Sweet, but with less sugar, please.


Sugar is a simple carbohydrate that occurs naturally in foods such as fruits, grains, beans, and vegetables. The American Heart Association, for example, recommends that women limit sugar intake to 6 teaspoons (25 grams) per day and men to 9 teaspoons (36 grams) per day. When not processed, sugar contains a variety of vitamins, minerals, enzymes, and proteins. Refined table sugar, also called sucrose, lack vitamins, minerals, and fiber and therefore requires extra effort from the body to digest.

Instead of providing nutrition to the body, it increases deficiency and wreaks havoc on blood sugar levels, causing fatigue, depression, tiredness, and exhaustion. Sugar qualifies as an addictive substance because eating even a small amount creates a craving for more, and because suddenly stopping sugar causes withdrawal symptoms such as headaches, mood swings, cravings, and fatigue.

To give you an idea of ​​the magnitude of excess sugar consumed in the United States, the recommended consumption of sugar is 9 teaspoons per day for men, and six for women. However, the average American consumes 40 kilos of sugar a year (that’s about 30 teaspoons a day).

Sugar is included in many foods that are not even “sweet,” so it can be difficult to control 100 percent of the sugar you consume. Obviously, preventing diabetes and obesity requires a more profound lifestyle change than drinking coffee without sugar, but if you find yourself consuming as much sugar as the average American, control the sugar that you add to your meals and drinks is a good place to start.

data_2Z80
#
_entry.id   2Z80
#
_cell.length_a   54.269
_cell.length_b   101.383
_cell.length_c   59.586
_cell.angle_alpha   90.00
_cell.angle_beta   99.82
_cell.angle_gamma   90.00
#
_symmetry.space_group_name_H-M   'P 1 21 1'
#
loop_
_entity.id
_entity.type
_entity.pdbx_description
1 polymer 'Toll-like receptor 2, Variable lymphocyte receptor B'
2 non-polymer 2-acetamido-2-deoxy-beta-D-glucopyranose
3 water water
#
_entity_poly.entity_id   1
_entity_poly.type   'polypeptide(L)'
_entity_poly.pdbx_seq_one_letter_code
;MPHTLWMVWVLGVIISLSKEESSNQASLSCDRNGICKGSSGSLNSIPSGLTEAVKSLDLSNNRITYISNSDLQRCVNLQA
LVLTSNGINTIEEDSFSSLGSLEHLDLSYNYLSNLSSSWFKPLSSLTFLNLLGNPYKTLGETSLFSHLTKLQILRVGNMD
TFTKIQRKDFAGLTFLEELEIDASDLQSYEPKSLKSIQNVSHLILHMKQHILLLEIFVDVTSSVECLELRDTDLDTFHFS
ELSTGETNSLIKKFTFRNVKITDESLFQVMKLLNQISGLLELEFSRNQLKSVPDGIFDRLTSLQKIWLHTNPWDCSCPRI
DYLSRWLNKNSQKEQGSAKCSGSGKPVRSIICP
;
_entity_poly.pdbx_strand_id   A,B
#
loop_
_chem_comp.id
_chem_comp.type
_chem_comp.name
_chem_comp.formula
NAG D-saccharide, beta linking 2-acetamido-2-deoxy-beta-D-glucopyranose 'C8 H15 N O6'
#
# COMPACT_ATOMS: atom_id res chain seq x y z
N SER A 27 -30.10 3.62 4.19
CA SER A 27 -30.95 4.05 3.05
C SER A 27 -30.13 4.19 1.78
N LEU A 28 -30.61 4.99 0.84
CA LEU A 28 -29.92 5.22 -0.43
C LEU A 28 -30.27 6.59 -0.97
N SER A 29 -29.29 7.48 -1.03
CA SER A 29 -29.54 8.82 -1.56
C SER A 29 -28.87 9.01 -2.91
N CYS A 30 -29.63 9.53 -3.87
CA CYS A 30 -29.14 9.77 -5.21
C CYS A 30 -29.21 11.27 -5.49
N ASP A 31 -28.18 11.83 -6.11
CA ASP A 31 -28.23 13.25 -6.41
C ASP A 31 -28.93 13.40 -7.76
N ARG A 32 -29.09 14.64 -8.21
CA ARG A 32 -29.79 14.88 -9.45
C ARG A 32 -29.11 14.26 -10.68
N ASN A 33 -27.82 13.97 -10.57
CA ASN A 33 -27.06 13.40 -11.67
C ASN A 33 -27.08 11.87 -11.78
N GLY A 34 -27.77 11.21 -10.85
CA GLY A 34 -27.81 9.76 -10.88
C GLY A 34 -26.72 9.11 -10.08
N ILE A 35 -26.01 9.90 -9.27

Apply these 5 recommendations to reduce sugar in your diet:

  1. Eliminate sugary drinks. Not just sodas, but also processed juices.
  2. Reduce the consumption of processed foods, consume more raw foods, try mixing the colors of fruits and vegetables.
  3. Reduce carbohydrates, remember to implement the consumption of complex carbohydrates, that is, substitute bread and pasta for: sweet potatoes, broccoli, cauliflower, legumes (beans, chickpeas, etc.) and whole cereals such as oats, chia seeds , sunflower seeds, walnuts, etc.
  4. Reduce the amount of “hidden sugars”. Many foods with labels that contain less fat but in return, have more sugar. Pay attention to food ingredient lists and look for suitable substitutes.
  5. Drink more water. 
Reducing the amount of sugar in the diet can help you reduce the risk of diabetes, obesity, cardiovascular disease, avoid inflammation, in general a healthier life.